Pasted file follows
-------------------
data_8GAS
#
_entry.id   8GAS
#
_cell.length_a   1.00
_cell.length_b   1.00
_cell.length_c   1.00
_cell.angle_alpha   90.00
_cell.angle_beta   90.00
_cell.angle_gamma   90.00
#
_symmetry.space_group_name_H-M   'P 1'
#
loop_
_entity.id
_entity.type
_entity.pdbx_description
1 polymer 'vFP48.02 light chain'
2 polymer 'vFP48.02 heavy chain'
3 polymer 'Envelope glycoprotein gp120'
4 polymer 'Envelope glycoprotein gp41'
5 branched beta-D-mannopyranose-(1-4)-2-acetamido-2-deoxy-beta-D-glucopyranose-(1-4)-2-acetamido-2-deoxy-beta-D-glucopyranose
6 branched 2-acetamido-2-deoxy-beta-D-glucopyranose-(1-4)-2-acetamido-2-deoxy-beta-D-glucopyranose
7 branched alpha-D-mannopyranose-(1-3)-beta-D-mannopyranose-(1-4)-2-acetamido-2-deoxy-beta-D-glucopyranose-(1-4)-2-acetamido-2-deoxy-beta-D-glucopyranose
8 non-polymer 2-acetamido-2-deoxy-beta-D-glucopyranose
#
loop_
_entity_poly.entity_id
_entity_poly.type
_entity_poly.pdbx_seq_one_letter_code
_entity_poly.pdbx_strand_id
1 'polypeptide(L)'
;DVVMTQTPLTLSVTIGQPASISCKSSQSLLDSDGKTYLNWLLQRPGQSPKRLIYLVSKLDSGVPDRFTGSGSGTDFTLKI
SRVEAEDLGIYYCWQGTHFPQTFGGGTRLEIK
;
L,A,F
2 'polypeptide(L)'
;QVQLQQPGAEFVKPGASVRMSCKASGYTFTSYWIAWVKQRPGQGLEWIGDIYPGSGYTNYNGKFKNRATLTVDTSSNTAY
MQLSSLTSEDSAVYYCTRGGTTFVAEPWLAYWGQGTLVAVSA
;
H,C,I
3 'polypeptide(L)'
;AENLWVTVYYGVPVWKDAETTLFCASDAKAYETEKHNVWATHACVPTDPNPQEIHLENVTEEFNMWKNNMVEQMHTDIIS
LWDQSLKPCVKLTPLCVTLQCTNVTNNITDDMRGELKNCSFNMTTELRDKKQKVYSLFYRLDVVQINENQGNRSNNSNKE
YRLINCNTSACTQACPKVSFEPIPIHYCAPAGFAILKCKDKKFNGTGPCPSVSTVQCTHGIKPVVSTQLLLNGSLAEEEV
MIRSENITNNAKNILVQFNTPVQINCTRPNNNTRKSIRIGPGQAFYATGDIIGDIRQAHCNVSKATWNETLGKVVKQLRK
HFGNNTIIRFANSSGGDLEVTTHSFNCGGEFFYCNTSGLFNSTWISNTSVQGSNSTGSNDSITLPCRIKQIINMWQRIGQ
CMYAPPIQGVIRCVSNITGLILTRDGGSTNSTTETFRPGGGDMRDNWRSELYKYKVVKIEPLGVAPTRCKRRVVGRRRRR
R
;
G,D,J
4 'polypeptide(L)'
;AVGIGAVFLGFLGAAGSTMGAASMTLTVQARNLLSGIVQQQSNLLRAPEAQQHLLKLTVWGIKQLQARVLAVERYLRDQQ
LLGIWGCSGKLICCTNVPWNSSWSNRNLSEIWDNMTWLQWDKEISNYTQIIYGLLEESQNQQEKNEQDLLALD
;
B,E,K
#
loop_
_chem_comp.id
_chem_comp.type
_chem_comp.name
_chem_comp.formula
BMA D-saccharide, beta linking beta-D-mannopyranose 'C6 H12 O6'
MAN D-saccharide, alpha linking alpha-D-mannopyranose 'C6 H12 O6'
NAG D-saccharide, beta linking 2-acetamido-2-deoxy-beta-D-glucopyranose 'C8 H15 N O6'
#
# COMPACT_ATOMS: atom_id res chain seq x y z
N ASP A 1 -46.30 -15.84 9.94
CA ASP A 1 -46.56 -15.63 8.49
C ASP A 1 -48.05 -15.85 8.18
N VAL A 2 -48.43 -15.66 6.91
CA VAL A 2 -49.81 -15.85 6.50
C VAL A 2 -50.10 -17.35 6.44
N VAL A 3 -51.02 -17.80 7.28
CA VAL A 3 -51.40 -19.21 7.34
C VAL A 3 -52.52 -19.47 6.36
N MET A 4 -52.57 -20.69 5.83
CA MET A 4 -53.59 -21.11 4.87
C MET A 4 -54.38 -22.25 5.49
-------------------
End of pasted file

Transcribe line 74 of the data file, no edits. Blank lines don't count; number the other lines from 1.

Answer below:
N VAL A 3 -51.02 -17.80 7.28